companies 'parasites' on African life and labour, to say nothing of its
effect on the ecology.

The colonial authorities extracted 15% tax from the companies. The poll
tax required of the people was paid in rubber and ivory. In the Congo,
King Leopold, who had the entire country as a PRIVATE property, handed
out to European concession companies the sole rights not only to land
and labour within a given region (often very large), but also to the
fruits of the forest and the soil. This opened the area to wilful
despoliation of the land and its people.

The Scramble for Africa meant the balkanisation of the continent, or the
amalgamation of peoples who have little common history.

The Economic Commission for Africa (ECA) wrote:
'Few other regions in the world show such a multitude of fairly small
 states both as far as production and population go. The only similar
 region of some importance is Central America.'

Balkanisation has impeded industrial development. Colonisation has led
the African economy to be very closely aligned to that of the
metropolitan countries. It has also created a small elite which in its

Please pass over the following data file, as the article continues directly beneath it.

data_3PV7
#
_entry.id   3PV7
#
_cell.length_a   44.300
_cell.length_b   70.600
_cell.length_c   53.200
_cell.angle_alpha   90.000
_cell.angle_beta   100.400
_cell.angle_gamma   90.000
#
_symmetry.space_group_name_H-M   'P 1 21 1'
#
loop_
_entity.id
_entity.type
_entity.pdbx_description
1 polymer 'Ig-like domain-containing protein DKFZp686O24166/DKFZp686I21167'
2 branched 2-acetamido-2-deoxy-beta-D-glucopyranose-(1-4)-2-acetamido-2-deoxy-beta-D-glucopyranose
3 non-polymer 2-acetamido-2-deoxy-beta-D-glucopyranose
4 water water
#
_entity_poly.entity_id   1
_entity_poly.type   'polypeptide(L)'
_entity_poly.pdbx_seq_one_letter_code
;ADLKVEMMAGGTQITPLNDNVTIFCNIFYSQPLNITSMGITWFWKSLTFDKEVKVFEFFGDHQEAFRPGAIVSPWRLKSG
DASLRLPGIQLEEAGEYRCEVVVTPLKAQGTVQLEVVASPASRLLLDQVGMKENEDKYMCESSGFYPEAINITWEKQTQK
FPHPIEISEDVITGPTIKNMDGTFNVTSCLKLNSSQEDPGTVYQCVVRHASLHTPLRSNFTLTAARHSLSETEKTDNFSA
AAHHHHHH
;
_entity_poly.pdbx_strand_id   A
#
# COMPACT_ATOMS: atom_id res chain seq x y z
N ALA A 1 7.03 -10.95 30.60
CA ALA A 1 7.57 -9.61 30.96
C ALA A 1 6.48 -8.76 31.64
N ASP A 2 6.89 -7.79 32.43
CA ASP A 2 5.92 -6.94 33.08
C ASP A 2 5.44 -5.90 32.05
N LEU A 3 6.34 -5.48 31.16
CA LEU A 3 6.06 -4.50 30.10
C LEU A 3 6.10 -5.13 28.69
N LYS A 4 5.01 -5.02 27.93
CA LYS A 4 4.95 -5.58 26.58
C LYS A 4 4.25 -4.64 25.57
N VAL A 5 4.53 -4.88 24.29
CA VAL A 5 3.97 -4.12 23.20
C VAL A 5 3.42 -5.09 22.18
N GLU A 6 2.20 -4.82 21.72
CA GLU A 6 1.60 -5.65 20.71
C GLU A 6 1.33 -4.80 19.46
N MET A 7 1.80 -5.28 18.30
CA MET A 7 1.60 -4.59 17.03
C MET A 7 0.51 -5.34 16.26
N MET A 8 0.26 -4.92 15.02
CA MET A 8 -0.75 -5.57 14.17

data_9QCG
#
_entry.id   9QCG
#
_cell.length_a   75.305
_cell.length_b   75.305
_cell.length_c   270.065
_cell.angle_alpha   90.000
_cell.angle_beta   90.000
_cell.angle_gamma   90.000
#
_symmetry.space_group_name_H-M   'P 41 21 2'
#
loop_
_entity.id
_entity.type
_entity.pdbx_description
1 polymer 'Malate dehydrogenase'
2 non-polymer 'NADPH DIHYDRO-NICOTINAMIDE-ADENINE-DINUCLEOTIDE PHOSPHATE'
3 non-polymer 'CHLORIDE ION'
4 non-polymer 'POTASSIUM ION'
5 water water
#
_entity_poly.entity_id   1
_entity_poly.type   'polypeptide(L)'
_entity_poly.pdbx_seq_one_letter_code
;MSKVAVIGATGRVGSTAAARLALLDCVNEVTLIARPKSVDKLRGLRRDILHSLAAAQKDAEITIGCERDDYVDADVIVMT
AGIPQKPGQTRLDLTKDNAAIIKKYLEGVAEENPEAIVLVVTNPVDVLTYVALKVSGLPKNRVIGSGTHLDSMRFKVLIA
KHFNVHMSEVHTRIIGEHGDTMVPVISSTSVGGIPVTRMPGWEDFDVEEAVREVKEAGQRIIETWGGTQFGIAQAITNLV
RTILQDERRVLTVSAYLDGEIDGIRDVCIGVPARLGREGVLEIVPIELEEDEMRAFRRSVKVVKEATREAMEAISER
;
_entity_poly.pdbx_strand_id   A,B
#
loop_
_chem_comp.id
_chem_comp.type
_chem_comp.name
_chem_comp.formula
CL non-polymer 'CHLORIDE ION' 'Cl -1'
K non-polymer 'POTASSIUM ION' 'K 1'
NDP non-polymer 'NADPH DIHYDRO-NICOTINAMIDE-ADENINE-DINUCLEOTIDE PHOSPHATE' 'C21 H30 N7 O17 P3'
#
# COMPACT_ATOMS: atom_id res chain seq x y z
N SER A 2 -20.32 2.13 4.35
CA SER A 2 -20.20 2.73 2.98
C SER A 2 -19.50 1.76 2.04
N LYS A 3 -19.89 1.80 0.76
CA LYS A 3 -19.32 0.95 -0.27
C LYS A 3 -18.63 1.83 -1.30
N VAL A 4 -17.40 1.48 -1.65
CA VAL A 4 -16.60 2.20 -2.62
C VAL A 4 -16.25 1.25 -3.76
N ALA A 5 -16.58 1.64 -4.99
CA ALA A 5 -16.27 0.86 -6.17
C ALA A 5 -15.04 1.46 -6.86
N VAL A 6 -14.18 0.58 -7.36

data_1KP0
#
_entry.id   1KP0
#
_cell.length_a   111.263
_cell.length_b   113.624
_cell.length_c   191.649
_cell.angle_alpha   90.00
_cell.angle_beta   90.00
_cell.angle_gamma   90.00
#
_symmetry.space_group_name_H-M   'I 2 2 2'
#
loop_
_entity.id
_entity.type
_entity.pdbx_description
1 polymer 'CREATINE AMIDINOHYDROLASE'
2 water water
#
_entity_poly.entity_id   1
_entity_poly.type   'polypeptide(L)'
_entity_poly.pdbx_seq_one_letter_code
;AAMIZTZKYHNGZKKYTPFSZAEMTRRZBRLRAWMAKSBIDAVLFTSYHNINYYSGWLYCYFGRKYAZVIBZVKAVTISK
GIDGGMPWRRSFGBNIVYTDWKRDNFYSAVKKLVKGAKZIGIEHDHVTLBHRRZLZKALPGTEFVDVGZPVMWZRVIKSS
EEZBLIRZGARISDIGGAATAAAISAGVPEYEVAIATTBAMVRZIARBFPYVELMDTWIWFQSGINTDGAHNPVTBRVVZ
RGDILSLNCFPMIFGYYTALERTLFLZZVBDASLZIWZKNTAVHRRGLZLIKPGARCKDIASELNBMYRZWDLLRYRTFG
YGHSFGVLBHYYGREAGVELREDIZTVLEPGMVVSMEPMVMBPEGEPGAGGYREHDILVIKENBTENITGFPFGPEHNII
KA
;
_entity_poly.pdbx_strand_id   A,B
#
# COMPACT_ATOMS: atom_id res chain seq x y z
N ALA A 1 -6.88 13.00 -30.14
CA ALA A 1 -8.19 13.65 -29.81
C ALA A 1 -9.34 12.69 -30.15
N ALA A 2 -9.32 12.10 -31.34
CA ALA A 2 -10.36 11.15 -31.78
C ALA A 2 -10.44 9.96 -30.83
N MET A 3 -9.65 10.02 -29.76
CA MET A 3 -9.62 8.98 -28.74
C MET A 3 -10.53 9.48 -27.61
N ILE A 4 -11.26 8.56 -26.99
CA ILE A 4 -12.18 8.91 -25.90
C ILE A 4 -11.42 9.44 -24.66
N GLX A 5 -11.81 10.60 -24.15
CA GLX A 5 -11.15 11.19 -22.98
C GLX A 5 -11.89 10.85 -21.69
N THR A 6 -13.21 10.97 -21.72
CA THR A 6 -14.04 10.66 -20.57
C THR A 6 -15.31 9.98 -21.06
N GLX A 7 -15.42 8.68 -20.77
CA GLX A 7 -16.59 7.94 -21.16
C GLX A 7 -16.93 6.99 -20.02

attitudes and consumption patterns is similar to that of the
metropolitan countries.

Unable to produce its own goods and services, Africa relies heavily on
imports from the west. This in turn means that it has got to go on
producing more and more raw materials for European industry in order to
earn the foreign exchange it so desperately needs to maintain the kind
of life that it has inherited from the colonial masters.

What Africa produces today from its mines, plantations and cash crops is
far in excess of what is needed to feed Africa. Then why is Africa

The simple answer is that Africa has no control over its resources, the
beneficiaries are not Africans but Americans and Europeans who are
relentlessly milking Africa dry.

The legal complexities, worked out by the same Europeans, mean it is all
clear and above board. Today we have 'legitimate' national governments.
They make the rules under which 'foreign capital' operates within their
respective boundaries. But is this true? Consequences of attempts for
outright nationalisation have been catastrophic. Zambia, for example,
has benn brought down to its knees.

African mineral wealth is staggering. Copper, diamonds, gold, tin,
bauxite, iron, uranium and coal is being mined at breathtaking speed,
perhaps in the fear that soon the tables might turn and Africa will put
a stop to it.

Africa today exports cotton, coffee, tea, fruits, cut flowers, cocoa,